: Liliana Greenfield-Sanders
Official Film Festival Selection
: Jackson Hole Film Festival (2007)
In 1945, 21-year-old Truman Capote wrote the harrowing short story ‘Miriam’ which launched his career. This film is a faithful adaptation of that tale. Mrs. Miriam Miller is an elderly widow living a quiet existence in her Manhattan apartment. She has no friends and even her neighbors never seem to notice her. One day, during a rare journey outside, she meets a precocious little girl, also named Miriam. Much to Mrs. Miller’s surprise, the little girl later appears at her door demanding to come in. As the story unfolds, little Miriam becomes more shocking and impertinent as Mrs. Miller becomes increasingly disturbed by her. ‘Miriam’ is a haunting tale of a woman whose mundane existence becomes exciting and frightening as she discovers the truth about ‘Miriam.’
Liliana Greenfield-Sanders is a filmmaker living in New York City. Born and raised on the lower East Side of Manhattan, Greenfield-Sanders has worked for Anthology Film Archives, Fine Line Features, Perfect Day Films, and Maysles Films. She graduated with honors from the Art-Semiotics department at Brown University. Before attending NYU Tisch Graduate film school, her first film "Ghosts of Grey Gardens" premiered at the Tribeca Film Festival in 2005, has screened at the Museum of Modern Art, and made its television debut on PBS in June, 2006. Her film “Anna” recently won first prize in the LMN TV Student Filmmaker Contest, screened at the 2007 Hamptons International Film Festival and made its television debut on Lifetime Television in December 2007. She just finished production on a new film “Adelaide,” starring Anna Margaret Hollyman, Hank Harris (Pumpkin), Damian Young (Californication), and Christine Nielson (The Savages).
What inspired you to make this piece?
I had never made a narrative short before, so I was reading short stories by some of my favorite authors to get an idea of what good short story writing should be and how I could use that in my attempt to write a script. I came across "Miriam," the first short story Truman Capote wrote in 1945, and was immediately struck by how filmic the language was. I could see every word of it on screen and I knew immediately I wanted to adapt that story.
Briefly tell us about how you made your film or video: what camera and format did you use to shoot your piece, and what system did you use to edit it? What is your working process? Did you use any special techniques to make this work?
I shot on the DVX100A. Mini-DV. Standard Def. I edited on Final Cut Pro. The only thing I did to the footage was desaturate it quite a bit because I had decided from the beginning to stay true to the feeling of the original short story and it just felt too modern to have bright saturated colors.
Do you have any interesting behind-the-scenes stories about the making of this particular work?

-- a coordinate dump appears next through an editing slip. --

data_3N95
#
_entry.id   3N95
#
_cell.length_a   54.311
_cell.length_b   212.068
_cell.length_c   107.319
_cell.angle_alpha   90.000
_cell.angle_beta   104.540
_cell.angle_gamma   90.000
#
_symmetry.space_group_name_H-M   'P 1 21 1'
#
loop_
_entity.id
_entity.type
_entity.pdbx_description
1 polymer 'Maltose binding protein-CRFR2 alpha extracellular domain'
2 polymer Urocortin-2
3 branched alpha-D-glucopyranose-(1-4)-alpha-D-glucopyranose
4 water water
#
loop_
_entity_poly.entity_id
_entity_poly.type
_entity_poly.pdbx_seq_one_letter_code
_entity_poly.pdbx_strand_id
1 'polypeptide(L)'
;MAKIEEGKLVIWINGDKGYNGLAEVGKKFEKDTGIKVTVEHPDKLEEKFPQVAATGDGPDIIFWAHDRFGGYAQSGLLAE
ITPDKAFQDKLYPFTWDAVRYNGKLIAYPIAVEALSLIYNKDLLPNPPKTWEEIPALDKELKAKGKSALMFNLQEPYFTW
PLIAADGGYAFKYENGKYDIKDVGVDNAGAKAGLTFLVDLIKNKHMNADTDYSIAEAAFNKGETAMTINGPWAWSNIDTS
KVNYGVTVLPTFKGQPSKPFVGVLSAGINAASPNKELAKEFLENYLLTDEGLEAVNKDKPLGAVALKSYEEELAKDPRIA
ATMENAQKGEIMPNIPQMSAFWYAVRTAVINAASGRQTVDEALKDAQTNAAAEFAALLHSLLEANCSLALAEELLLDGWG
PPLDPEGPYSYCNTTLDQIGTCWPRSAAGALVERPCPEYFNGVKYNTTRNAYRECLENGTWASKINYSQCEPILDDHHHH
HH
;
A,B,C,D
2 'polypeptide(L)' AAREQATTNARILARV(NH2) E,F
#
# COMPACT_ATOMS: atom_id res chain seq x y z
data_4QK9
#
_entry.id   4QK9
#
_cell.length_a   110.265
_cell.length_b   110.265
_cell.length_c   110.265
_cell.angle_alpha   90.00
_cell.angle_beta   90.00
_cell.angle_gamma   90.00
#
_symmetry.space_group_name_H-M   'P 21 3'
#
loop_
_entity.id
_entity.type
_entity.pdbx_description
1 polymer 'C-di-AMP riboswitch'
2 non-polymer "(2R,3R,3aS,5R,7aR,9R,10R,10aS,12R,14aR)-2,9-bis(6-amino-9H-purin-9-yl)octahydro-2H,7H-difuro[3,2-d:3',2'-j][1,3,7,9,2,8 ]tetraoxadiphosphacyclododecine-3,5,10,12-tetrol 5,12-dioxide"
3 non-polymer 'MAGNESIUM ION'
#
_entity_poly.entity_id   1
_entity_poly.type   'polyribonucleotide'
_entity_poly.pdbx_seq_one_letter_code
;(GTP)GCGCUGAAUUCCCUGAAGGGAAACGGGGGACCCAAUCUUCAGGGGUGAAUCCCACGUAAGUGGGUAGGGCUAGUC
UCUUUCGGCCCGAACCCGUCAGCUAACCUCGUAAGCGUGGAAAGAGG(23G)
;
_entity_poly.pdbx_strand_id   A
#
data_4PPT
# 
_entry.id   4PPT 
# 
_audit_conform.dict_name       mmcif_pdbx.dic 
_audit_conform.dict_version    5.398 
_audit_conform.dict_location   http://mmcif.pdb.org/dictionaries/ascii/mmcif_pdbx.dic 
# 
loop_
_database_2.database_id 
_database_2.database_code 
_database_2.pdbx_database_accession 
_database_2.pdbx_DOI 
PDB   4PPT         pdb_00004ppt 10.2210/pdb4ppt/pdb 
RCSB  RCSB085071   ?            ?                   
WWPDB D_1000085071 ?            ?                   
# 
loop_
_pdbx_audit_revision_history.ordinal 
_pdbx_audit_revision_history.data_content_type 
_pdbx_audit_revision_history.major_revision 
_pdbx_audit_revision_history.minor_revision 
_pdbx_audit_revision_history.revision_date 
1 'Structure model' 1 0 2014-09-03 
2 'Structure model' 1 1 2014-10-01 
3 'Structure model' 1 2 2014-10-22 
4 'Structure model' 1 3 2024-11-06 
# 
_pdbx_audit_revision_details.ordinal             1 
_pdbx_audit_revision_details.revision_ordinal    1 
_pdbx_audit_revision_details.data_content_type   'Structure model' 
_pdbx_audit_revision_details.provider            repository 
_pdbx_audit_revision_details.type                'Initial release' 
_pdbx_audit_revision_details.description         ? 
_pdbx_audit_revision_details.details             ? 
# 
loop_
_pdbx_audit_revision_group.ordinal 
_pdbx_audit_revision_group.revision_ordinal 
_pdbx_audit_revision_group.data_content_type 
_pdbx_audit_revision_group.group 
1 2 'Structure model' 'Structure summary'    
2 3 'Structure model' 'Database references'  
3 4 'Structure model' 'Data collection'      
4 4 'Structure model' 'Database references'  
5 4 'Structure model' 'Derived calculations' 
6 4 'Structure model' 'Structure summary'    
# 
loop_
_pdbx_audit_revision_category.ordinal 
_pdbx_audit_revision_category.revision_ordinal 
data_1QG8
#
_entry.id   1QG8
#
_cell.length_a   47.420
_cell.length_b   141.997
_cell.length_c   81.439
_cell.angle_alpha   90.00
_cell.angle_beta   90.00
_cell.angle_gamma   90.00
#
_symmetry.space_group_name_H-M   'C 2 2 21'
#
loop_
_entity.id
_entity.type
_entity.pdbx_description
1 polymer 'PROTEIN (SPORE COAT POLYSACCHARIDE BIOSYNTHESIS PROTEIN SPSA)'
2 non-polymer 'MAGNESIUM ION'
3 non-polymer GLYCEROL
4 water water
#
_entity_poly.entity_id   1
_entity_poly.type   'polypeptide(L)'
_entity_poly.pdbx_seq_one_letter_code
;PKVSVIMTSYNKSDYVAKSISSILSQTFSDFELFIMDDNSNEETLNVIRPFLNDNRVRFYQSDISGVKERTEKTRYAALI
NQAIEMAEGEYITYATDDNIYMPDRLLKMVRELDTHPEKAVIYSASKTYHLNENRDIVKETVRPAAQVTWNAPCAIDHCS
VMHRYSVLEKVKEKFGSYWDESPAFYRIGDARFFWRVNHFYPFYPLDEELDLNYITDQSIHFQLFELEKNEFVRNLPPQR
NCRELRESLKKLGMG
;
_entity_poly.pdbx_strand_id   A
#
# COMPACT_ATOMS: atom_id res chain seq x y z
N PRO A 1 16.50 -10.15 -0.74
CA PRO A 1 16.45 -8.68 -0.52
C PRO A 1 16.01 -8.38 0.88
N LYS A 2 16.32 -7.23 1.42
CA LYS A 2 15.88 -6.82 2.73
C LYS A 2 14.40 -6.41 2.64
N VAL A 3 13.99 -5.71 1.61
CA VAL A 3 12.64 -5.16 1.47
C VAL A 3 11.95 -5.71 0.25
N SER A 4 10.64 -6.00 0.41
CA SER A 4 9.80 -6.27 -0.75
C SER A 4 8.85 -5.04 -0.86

I’ll never forget the first call I received from the legendary actress Marian Seldes. I was twenty-two at the time, so getting Ms. Seldes to read my short script--let alone star in it--seemed like a long shot. Nevertheless, I sent it to her, along with a very heartfelt letter, and a few days later, I received her call. There was a wonderful pause on the other end of the line, and then I heard, “I’ll do it.” From that point forward, everything seemed to fall into place.
I almost feel bad telling the other story because Bettina Bresnan, who played the younger Miriam, was (at twelve years old) one of the most poised and professional people on set. But there was a funny incident. We stopped production for two weeks for the holidays. When we resumed shooting, I was shocked when Bettina arrived on set with a deep tan and freckles. In Miriam, she’s supposed to be “pale, almost ghost-like,” not to mention that her new look did not match all the footage we had previously shot. Bettina's make-up became a daily challenge, but it all worked out with a lot of white powder.
What is the relationship between your work as a video/filmmaker and life in the New York metropolitan area?
I was born and raised in the East Village, so I’m inevitably drawn to New York stories. My films tend to be intimate, psychological, character-driven stories, and New York is the perfect setting for them because we all live and commute in such close quarters.
What films/videos and makers have inspired you or influenced your work? And why?
I’m very influenced by Todd Haynes and particularly his film “Safe”. I particularly admire that Haynes delves so deeply into Carol White's character, and his ability to use every element in the frame to tell the story is exceptional. I'm also influenced by (Japanese director) Yasujiro Ozu. I tend to gravitate towards static frames, I’m not a fan of hand-held shots unless I’m shooting a documentary.
I wanted this film, which looks considerably different from my other films, to have the look and feel of an old-fashioned thriller, so I took notes from “Sorry, Wrong Number,” “Gaslight” and other darkly lit films from the forties. I also reexamined one of my favorite films “Who’s Afraid of Virginia Woolf.”
If viewers are interested in obtaining copies of your work for rental or purchase, whom should they contact and at what address and phone number?
Viewers interested in purchasing the film should email me at firstname.lastname@example.org
. I also would encourage them to visit my website at www.lilygs.com